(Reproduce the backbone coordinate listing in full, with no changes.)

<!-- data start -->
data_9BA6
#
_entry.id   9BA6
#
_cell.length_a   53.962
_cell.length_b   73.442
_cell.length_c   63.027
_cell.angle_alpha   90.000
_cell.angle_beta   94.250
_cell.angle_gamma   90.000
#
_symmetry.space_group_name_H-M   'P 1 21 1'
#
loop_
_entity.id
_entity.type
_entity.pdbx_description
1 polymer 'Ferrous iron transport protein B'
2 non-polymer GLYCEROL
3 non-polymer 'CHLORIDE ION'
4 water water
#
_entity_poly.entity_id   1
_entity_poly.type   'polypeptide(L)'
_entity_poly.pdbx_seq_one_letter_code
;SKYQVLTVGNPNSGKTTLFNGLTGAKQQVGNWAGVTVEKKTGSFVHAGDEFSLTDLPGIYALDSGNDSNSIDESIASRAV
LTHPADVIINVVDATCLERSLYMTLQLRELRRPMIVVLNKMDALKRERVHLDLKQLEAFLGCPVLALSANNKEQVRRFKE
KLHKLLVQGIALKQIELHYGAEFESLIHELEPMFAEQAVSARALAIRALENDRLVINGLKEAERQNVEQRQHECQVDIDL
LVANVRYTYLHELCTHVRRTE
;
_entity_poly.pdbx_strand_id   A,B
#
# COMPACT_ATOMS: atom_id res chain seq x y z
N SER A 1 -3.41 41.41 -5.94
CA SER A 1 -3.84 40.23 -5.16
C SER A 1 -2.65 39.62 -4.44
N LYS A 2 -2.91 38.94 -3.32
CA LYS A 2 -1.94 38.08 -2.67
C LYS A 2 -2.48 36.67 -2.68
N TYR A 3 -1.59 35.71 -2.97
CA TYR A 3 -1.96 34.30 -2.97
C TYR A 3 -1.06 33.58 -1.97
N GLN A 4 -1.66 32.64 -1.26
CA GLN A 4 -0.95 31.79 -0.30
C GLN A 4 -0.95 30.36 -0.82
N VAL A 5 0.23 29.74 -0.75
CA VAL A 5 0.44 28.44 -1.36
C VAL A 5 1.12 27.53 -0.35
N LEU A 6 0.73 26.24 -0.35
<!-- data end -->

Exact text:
data_9BA6
#
_entry.id   9BA6
#
_cell.length_a   53.962
_cell.length_b   73.442
_cell.length_c   63.027
_cell.angle_alpha   90.000
_cell.angle_beta   94.250
_cell.angle_gamma   90.000
#
_symmetry.space_group_name_H-M   'P 1 21 1'
#
loop_
_entity.id
_entity.type
_entity.pdbx_description
1 polymer 'Ferrous iron transport protein B'
2 non-polymer GLYCEROL
3 non-polymer 'CHLORIDE ION'
4 water water
#
_entity_poly.entity_id   1
_entity_poly.type   'polypeptide(L)'
_entity_poly.pdbx_seq_one_letter_code
;SKYQVLTVGNPNSGKTTLFNGLTGAKQQVGNWAGVTVEKKTGSFVHAGDEFSLTDLPGIYALDSGNDSNSIDESIASRAV
LTHPADVIINVVDATCLERSLYMTLQLRELRRPMIVVLNKMDALKRERVHLDLKQLEAFLGCPVLALSANNKEQVRRFKE
KLHKLLVQGIALKQIELHYGAEFESLIHELEPMFAEQAVSARALAIRALENDRLVINGLKEAERQNVEQRQHECQVDIDL
LVANVRYTYLHELCTHVRRTE
;
_entity_poly.pdbx_strand_id   A,B
#
# COMPACT_ATOMS: atom_id res chain seq x y z
N SER A 1 -3.41 41.41 -5.94
CA SER A 1 -3.84 40.23 -5.16
C SER A 1 -2.65 39.62 -4.44
N LYS A 2 -2.91 38.94 -3.32
CA LYS A 2 -1.94 38.08 -2.67
C LYS A 2 -2.48 36.67 -2.68
N TYR A 3 -1.59 35.71 -2.97
CA TYR A 3 -1.96 34.30 -2.97
C TYR A 3 -1.06 33.58 -1.97
N GLN A 4 -1.66 32.64 -1.26
CA GLN A 4 -0.95 31.79 -0.30
C GLN A 4 -0.95 30.36 -0.82
N VAL A 5 0.23 29.74 -0.75
CA VAL A 5 0.44 28.44 -1.36
C VAL A 5 1.12 27.53 -0.35
N LEU A 6 0.73 26.24 -0.35